Binding Sounds – Part 2

When I last wrote about creating the Sounds for Alexa book, I’d finished sewing the text block. The next step was to glue the mull (thin gauze) to the spine, then to glue some Kraft paper on down the spine on top of the mull, and finally to glue the blue and white end bands, as shown below.

Next, the colourful end papers I had selected were folded in two and glued with a thin, 3mm wide, line of PVA to the inside of the text block – one at the front and one at the back. Cardboard was then cut to the size of the text block plus a 4mm overlap all the way round, and glued to the mull and the tapes as shown in the picture below.

I’d elected to have a leather cover (as opposed to cloth) which is longer lasting and has a more luxurious appearance (see the picture below). However, the downside of leather is that it is thicker and less pliable and so it produces unsightly bulges when it is turned over the edges of the cardboard frame, and noticeable ridges at its edges. To solve this problem, the leather is pared down to a much reduced thickness at the points where it is to be turned and along its edges – in effect all but the central area as shown in the picture below .

Paring leather is a task easier said than done. Doing it manually involves using a very sharp blade and shaving off thin layers over and over again until the requisite thinness is achieved. This is a very messy process which produces lots of small fragments of leather which get everywhere. It took me a couple of hours to complete the task and the particular tool I was using caused me to lose the feeling in my thumbs and forefingers. No doubt it gets easier as one becomes more proficient, however, if I ever use leather again, I shall be investigating using a Paring Service which I’m told can be hired to do the same job much faster and to a better quality than I could hope to achieve, by using machines.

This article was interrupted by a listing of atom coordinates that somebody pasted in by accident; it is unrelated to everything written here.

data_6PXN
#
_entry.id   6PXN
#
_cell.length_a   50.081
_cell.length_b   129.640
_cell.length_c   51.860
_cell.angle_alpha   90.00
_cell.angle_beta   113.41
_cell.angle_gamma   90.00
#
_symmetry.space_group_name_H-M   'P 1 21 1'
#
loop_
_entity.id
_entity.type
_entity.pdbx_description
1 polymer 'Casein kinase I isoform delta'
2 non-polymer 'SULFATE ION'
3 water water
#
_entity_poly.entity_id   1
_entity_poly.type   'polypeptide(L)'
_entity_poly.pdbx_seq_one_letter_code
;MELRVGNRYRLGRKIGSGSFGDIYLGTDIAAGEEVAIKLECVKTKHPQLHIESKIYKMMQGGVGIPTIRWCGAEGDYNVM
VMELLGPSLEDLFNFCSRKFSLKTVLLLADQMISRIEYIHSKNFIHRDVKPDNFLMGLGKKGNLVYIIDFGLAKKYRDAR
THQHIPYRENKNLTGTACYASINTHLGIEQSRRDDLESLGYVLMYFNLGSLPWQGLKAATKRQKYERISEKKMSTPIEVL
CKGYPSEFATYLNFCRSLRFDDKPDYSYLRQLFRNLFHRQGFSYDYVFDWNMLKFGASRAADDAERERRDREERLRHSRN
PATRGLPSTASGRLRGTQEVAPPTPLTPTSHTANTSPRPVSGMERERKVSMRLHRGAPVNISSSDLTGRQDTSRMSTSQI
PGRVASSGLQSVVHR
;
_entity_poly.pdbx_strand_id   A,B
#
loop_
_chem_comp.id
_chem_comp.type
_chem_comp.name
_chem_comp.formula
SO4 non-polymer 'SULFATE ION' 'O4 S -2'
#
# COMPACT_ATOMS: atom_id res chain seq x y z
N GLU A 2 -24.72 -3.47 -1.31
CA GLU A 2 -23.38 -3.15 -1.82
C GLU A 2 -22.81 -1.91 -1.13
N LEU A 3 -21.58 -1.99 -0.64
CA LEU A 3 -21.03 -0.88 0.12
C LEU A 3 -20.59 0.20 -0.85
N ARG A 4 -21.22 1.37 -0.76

Once the paring was done, the leather was glued to the cardboard frame, the end papers were stuck down to the front and back boards, and the dust jacket was printed and cut to size and folded around the book. Finally a protective plastic cover was fitted to the dust jacket. The completed book is shown below.

Sounds for Alexa has now taken its place next to Alexa in our kitchen diner, as shown in the picture below. We will see whether it gets put to use as originally envisaged over the coming months.

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